People and horses share a long history in the Old West, and now, researchers at the University of Oregon’s Museum of Natural and Cultural History have discovered evidence that the human-horse relationship goes way back, thousands of years back, to what was Oregon in the last ice age.
The new study reveals that Equus conversidens: a small, short-legged extinct species of horse, also known as the Mexican horse, which roamed parts of North America at one time, coexisted with the people living in the Paisley Caves area of Oregon over 14,000 years ago. By using discriminant analysis, an approach which relies on the data available to calculate an unknown species’ identity, the authors of the study studied horse toe fossils unearthed during previous archaeological investigations in 2009 and 2010 at Paisley Caves.
This research represents the first time this analytic and replicable approach has been utilized to identify a species of horse based solely on toe bones. It is also the first time this specific horse species has been found in Oregon.
An archaeologist with the University of Oregon (UO) and one of the study’s co-authors, Dennis Jenkin’s work at Paisley Caves is well-documented. Evidence, which included human feces dating back 14,000 years, identified the site as one of the earliest to be occupied by humans in North America. When the team uncovered horse remains there, paleontologists studying Pleistocene mammals also became interested in the find.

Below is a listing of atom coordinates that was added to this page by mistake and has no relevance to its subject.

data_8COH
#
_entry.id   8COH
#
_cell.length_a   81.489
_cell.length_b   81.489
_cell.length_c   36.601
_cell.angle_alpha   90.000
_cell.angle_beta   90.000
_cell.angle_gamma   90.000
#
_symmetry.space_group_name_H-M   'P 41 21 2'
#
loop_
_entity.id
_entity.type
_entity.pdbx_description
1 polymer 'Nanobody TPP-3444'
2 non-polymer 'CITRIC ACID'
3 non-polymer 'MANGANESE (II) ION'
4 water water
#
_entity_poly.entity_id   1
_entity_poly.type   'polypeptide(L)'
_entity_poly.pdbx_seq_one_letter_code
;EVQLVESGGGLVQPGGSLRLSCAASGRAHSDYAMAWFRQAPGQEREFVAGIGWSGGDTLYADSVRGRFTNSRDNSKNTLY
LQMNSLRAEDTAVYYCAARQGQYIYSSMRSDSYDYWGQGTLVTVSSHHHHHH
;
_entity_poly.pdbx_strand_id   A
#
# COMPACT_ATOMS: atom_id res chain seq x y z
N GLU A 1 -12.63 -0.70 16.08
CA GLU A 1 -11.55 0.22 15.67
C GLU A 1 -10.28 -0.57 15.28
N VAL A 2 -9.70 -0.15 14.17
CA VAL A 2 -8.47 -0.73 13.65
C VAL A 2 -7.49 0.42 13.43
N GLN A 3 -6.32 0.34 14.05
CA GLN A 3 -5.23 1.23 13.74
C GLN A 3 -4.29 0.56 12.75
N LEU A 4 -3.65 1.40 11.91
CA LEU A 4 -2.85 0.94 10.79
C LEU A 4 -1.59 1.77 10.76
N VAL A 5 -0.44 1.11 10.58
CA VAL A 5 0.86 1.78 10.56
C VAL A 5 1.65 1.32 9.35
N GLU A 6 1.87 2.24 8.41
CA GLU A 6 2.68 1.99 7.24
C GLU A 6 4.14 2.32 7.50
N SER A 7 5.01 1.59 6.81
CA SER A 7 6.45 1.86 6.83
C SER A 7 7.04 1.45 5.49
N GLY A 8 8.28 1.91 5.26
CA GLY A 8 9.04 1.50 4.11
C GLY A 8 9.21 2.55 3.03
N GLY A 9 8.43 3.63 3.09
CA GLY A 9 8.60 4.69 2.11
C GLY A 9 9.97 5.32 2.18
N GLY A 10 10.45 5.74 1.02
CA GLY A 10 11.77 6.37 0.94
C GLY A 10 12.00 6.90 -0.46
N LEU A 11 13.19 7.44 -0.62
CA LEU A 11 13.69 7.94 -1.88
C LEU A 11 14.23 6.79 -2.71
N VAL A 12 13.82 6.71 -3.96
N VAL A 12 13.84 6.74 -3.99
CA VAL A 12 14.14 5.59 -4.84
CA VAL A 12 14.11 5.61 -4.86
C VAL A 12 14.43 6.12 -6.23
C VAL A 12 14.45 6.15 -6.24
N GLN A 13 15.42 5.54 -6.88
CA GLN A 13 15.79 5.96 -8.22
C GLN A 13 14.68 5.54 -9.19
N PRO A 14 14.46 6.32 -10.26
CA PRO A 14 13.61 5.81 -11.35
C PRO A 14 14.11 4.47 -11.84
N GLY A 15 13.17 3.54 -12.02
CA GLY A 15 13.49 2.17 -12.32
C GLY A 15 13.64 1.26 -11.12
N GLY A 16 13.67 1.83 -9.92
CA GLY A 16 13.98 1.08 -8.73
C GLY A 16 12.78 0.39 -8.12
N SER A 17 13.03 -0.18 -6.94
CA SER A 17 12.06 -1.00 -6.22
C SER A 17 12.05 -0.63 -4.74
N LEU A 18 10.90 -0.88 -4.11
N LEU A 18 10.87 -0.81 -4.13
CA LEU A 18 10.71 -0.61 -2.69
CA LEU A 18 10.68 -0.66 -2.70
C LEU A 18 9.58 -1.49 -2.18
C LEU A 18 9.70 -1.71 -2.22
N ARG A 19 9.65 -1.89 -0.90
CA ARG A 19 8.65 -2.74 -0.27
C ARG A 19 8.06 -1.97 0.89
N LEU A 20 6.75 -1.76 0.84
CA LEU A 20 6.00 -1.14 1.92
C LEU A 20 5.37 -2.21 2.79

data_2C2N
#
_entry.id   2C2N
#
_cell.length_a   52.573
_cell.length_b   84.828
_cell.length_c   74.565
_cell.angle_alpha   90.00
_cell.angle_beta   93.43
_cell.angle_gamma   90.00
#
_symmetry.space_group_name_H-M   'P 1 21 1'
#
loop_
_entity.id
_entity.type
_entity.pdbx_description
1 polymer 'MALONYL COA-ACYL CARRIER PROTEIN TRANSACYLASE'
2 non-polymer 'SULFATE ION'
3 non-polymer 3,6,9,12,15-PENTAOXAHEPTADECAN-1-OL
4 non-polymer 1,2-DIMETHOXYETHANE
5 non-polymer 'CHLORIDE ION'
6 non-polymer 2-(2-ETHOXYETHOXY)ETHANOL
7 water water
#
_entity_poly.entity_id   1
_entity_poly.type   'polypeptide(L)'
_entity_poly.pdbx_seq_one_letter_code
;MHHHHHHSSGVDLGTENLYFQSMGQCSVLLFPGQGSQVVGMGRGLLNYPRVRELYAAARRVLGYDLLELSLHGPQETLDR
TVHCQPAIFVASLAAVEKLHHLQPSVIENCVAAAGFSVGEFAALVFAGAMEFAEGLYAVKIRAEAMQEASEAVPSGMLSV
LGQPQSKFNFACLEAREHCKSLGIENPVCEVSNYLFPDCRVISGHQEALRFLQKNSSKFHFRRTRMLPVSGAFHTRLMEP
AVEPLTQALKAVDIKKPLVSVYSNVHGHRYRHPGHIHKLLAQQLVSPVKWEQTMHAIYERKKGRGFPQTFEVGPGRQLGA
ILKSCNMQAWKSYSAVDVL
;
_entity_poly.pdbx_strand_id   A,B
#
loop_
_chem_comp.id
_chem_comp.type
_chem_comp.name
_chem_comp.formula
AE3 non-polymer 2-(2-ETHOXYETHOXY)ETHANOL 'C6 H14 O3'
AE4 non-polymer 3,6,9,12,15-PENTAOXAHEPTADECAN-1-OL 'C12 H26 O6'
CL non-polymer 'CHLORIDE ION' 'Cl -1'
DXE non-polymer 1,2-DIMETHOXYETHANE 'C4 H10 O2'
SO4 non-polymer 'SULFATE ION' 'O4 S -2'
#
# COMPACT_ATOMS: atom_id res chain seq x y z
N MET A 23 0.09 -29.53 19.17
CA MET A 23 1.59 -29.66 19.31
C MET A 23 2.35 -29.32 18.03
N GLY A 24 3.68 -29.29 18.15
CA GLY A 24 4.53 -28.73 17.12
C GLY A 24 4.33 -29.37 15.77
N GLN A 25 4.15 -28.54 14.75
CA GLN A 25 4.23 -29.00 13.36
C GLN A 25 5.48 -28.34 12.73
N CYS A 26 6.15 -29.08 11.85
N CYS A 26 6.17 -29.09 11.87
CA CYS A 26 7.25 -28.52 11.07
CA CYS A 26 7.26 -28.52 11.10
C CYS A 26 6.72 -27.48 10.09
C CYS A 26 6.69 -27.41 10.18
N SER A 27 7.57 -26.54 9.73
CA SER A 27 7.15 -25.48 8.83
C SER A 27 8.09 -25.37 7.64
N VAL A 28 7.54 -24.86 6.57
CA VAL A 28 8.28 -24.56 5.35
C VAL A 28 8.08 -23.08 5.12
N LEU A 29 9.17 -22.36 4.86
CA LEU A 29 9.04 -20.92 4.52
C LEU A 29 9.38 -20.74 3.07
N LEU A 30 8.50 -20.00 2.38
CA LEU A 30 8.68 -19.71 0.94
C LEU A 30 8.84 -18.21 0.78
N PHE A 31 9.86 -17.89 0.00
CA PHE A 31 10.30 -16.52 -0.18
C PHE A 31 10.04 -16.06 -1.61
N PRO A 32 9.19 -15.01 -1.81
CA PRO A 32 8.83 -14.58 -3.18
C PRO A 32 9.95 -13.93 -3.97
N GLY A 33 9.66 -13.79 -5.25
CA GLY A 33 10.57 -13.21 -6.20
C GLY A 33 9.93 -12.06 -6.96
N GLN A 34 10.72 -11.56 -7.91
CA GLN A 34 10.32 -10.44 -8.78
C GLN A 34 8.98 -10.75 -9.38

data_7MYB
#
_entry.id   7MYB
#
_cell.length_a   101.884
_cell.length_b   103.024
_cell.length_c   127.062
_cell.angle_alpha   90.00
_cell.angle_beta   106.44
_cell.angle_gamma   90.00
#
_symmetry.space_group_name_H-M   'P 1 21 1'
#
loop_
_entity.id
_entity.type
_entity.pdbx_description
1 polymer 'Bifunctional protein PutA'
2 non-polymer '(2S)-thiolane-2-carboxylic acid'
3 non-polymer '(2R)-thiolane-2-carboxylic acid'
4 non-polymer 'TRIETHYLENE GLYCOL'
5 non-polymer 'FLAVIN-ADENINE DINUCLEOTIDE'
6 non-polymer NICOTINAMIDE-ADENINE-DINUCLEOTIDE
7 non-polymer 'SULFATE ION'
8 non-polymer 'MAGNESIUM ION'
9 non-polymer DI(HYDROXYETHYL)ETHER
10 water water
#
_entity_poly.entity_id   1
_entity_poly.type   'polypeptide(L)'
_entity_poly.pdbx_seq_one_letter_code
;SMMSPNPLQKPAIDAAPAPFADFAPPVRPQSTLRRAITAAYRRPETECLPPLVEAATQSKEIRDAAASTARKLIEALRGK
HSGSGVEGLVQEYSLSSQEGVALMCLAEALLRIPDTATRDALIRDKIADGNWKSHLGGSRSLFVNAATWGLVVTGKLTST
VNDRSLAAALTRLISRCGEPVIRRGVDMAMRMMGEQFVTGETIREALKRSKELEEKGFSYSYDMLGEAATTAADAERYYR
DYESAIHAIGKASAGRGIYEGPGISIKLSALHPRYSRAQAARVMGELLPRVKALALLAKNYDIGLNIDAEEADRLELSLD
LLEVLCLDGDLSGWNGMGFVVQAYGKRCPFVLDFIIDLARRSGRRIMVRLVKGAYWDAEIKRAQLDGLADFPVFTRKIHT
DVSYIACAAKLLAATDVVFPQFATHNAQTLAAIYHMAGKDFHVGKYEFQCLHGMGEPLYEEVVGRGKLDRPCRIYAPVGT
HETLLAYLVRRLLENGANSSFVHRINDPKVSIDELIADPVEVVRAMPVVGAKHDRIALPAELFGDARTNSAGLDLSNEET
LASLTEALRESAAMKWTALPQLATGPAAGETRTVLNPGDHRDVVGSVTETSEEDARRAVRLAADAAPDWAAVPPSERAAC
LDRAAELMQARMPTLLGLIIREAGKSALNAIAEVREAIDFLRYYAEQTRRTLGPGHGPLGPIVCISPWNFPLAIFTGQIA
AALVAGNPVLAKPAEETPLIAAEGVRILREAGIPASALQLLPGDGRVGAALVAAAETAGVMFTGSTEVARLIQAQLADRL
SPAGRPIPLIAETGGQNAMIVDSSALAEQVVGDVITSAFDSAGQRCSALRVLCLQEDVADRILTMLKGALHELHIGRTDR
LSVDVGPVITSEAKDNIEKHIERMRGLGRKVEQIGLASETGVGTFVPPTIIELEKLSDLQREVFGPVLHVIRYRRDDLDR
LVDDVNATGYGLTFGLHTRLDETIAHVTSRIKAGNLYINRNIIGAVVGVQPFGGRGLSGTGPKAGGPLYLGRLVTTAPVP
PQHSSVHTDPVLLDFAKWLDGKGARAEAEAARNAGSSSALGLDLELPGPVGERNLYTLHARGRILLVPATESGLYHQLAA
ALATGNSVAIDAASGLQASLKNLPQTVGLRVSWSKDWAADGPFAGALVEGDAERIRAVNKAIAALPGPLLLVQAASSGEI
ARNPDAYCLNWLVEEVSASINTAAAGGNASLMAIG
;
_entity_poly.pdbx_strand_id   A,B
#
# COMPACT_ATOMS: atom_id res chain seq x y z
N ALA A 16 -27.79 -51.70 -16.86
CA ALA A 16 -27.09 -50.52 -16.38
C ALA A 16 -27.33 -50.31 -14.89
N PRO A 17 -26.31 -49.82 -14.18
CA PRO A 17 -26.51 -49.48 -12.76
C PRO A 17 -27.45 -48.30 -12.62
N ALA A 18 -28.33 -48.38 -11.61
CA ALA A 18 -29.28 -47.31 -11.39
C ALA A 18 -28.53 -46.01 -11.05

“We knew that horses were around at the same time as the first Americans, but we wanted species-level information about those horses,” paleontologist Edward Davis said in an article on the UO website.
Davis and Jenkins then turned to Eric Scott, curator at the John D. Cooper Archaeological and Paleontological Center in California and an expert on ice-age horses. Scott maintains large sets of data on the remains of extinct species from archeological sites across the western United States.
“Sites like Paisley are important in understanding the paleoecology of North America,” Davis said in the article, “It’s pretty rare to find this kind of reliable fossil evidence of humans coexisting with large Pleistocene mammals.”
“It’s often imagined that humans are to blame for the extinctions of ice age megafauna,” Jenkins is also quoted as saying in the UO article, “but at Paisley and elsewhere in North America, we see humans and horses coexisting for at least a thousand years, which suggests a different story.”
These fossils, along with other items discovered at Paisley Caves, will be available for public viewing at the university’s Museum of Natural and Cultural History. The exhibit, Oregon—Where Past is Present, opens in November and features touch-screen technology, enhanced artifact displays and a brand new section called Paisley Caves and the First Americans.
The study, a collaboration between researchers from the UO, Harvard University and California State University, has been published in the Journal of Vertebrate Paleontology.
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